Zizek! (take two)

After seeing Zizek! in the theatre for a second time I had some additional thoughts I wanted to talk about, but I only got so far as writing the basic ideas down…

I watched Zizek! again last night (see my first post about Zizek! the movie) with Molly and Shannon. I gotta say that seeing it for a second time gave me a chance to pick up a few more points a bit more lucidly.

— universe and creation = mess
— love as a way to get through that mess
— philosophy as a heuremtic question
— zizek on that tv show

My Other Big Complaint About Religion

I know I just said that I had one favorite argument from the Christopher Hitchens piece, but I forgot the second one that is closer to the end:

For this reason, I would not prohibit it even if I thought I could. Very generous of me, you may say. But will the religious grant me the same indulgence? I ask because there is a real and serious difference between me and my religious friends, and the real and serious friends are sufficiently honest to admit it. I would be quite content to go to their children’s bar mitzvahs, to marvel at their Gothic cathedrals, to “respect” their belief that the Koran was dictated, though exclusively in Arabic, to an illiterate merchant, or to interest myself in Wicca and Hindu and Jain consolations. And as it happens, I will continue to do this without insisting on the polite reciprocal condition—which is that they in turn leave me alone. But this, religion is ultimately incapable of doing. As I write these words, and as you read them, people of faith are in their different ways planning your and my destruction, and the destruction of all the hard-won human attainments that I have touched upon.

(emphasis mine)

Whenever I get all hot-headed and pissed off about conservative politics, I often have more than a few friends say, “Jason, you sound just like they do.” And while this may be true (and I loved it when someone called me an evangelical athiest once), although I may sound like them, in the end I don’t act like them.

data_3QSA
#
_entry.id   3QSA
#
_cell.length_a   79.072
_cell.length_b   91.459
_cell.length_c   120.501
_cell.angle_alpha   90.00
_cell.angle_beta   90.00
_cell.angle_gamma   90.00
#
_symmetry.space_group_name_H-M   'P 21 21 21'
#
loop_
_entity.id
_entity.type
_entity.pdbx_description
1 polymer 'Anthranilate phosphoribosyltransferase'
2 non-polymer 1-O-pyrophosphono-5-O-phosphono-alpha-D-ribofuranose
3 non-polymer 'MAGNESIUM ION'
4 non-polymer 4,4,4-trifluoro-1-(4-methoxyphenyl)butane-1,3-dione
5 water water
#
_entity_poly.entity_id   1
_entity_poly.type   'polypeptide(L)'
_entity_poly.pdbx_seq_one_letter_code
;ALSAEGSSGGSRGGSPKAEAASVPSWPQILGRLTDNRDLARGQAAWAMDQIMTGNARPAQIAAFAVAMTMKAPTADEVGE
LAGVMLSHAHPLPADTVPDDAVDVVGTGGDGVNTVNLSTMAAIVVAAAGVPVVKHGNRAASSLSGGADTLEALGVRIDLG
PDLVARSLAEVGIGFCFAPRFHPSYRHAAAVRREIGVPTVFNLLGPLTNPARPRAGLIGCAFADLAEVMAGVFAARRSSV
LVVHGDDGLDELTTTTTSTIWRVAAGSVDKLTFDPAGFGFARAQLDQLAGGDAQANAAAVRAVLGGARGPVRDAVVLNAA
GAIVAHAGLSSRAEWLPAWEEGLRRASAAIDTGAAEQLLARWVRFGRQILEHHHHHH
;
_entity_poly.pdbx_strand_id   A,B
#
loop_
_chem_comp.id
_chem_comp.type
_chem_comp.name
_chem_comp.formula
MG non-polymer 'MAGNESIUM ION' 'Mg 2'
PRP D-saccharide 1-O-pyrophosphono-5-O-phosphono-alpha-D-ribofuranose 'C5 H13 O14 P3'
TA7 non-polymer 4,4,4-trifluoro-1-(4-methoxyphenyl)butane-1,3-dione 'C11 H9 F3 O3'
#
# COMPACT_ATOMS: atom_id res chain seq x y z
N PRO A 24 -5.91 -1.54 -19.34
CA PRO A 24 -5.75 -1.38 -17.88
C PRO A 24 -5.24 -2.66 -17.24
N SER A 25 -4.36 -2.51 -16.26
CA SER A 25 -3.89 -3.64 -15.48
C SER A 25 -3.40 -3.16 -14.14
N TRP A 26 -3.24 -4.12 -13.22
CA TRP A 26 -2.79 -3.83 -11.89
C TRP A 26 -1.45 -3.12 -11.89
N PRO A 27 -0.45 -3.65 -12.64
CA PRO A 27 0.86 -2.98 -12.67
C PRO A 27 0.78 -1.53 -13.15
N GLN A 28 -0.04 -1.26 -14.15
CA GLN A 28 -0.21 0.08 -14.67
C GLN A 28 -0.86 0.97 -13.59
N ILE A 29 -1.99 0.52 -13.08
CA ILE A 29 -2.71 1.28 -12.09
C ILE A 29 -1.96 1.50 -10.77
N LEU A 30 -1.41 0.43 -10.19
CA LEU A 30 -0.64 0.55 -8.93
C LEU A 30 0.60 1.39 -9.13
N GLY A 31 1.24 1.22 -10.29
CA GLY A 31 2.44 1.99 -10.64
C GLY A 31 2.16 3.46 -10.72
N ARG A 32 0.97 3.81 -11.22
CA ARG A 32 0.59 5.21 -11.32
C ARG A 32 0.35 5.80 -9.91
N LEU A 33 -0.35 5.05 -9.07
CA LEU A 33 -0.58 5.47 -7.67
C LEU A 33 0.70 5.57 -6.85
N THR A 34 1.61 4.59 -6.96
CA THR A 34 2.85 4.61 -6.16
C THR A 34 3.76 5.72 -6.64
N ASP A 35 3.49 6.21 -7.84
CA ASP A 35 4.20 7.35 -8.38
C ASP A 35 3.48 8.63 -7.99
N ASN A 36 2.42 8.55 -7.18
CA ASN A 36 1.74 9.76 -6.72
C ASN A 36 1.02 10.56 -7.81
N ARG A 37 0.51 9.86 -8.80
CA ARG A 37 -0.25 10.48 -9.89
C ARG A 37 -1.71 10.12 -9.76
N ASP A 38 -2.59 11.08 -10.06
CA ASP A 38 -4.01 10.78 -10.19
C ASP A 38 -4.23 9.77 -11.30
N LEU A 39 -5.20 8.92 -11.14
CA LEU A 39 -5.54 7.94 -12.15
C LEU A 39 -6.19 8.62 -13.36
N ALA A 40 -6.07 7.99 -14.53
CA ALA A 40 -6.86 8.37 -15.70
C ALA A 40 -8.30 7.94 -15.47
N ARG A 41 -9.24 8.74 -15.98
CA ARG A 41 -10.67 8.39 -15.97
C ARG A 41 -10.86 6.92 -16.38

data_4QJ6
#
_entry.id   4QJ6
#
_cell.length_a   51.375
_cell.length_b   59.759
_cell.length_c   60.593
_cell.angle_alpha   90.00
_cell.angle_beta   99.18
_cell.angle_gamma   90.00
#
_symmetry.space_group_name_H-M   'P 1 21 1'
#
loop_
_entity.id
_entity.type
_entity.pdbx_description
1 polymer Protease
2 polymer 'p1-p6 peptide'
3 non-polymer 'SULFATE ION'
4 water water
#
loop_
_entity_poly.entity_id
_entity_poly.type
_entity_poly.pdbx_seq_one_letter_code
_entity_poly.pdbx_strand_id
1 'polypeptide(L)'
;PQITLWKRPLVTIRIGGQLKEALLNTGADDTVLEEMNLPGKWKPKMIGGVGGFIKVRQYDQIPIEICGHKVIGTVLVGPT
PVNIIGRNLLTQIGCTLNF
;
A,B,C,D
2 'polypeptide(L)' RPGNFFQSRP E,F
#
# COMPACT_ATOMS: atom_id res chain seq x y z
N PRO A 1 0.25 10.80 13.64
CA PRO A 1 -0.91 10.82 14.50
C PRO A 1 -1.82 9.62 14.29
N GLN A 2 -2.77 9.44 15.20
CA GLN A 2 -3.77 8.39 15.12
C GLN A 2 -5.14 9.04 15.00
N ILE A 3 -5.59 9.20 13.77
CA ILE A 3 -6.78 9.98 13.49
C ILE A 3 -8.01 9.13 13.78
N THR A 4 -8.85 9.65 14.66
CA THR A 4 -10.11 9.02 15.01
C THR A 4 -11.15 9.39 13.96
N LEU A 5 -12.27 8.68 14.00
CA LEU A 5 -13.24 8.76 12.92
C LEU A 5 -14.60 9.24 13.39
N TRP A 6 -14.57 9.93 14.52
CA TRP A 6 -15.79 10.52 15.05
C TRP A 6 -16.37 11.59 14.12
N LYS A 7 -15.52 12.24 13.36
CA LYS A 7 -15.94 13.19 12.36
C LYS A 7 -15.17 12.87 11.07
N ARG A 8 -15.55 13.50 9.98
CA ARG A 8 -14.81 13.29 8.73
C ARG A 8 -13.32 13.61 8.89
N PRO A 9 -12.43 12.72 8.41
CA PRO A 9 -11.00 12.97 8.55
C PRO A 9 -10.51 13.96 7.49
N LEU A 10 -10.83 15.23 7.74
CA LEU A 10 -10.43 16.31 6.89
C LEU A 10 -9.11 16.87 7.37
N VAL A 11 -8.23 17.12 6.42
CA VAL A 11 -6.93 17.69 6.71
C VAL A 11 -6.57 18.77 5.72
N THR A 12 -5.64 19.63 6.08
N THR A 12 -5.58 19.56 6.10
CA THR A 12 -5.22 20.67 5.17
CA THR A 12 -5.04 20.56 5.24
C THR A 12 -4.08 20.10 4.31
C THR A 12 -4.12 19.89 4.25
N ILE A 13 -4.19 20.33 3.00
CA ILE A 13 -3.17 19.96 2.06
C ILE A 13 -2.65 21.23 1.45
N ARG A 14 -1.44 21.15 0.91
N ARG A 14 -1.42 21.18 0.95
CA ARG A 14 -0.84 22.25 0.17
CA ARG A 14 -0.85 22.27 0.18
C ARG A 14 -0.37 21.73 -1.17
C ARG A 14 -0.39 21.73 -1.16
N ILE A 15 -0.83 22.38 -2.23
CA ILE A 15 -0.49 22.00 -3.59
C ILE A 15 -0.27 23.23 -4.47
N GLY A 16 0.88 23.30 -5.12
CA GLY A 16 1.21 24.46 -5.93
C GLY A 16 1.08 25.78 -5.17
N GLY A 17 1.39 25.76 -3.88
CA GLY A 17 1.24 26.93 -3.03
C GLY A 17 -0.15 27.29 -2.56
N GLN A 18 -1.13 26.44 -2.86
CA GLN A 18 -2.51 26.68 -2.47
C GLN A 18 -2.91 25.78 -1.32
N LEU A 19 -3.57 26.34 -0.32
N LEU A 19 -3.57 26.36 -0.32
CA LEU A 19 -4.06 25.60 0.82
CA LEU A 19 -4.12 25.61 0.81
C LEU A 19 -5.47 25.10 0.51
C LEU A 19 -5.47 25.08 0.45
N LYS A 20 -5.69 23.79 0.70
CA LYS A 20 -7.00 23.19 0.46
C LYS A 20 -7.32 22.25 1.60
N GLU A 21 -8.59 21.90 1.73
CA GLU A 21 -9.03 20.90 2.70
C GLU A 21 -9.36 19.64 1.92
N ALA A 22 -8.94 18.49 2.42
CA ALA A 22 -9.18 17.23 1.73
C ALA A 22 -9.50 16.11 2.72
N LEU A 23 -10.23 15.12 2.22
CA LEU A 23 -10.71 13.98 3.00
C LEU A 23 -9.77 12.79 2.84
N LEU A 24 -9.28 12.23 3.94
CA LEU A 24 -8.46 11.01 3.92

Conservatives and the religions behind them want to say, “Jason, as a gay person you cannot married and if we had our way (those damn courts!!), having sex would be illegal and we might even kill you.” I would never do that. While laws outlawing homosexuality are not uncommon or even that “extreme” in today’s politics (a city manager in Largo, Florida was fired for wanting to have a gender-changing operation), I would never think of or suggest that Christianity or any opposite-sex marriages should be outlawed or punishable by the law.

A goal of religion is to create more religious followers. They are always going to be trying to do things to convert people like me. Athiests don’t do that. Sure, I get in a lot of heated and maybe offensive debates with people, but I honestly and truthfully believe the situations are different. Am I wrong?

An Athiest Manifesto?

I’ve never been a fan of Christopher Hitchens. He’s always seemed a little too old-fashioned and conservative to me. While his columns do include far more reflection and arguments I can try to understand than most conservative pieces, he still irks me in the end. I think, “Why, Christopher, do you make so many good points and apparently see the larger picture but still fall-back on old assumptions?”

But now, he might be my new hero? Slate has posted an exclusive except of his new book, God is Not Great.

Originally I was going to cite passages I agreed with, but in the end, I pretty much agree with the whole damn thing.

If, however, I had to pick one thing he says that highlights one of my largest problems with religion, it would be:

There is no need for us to gather every day, or every seven days, or on any high and auspicious day, to proclaim our rectitude or to grovel and wallow in our unworthiness.

(emphasis mine)

I really hate the fact that religion makes so many humans feel worthless and petty.

My favorite argument against religion was in one of the many Zizek books I’ve read. He suggests that if God exists, then he is impotent because he requires humans to exist/feel empowered. If God exists and is so great, then why does he need to be reminded by humans on this tiny planet so often. And if some of us humans don’t believe in him, does that really make him feel so bad that he needs to damn us to hell or suggest that his believes kill us? It’s just stupid.

So yeah, as much as it pains me, I think I am going to go ahead and order his book God is Not Great and see what else he says about religion.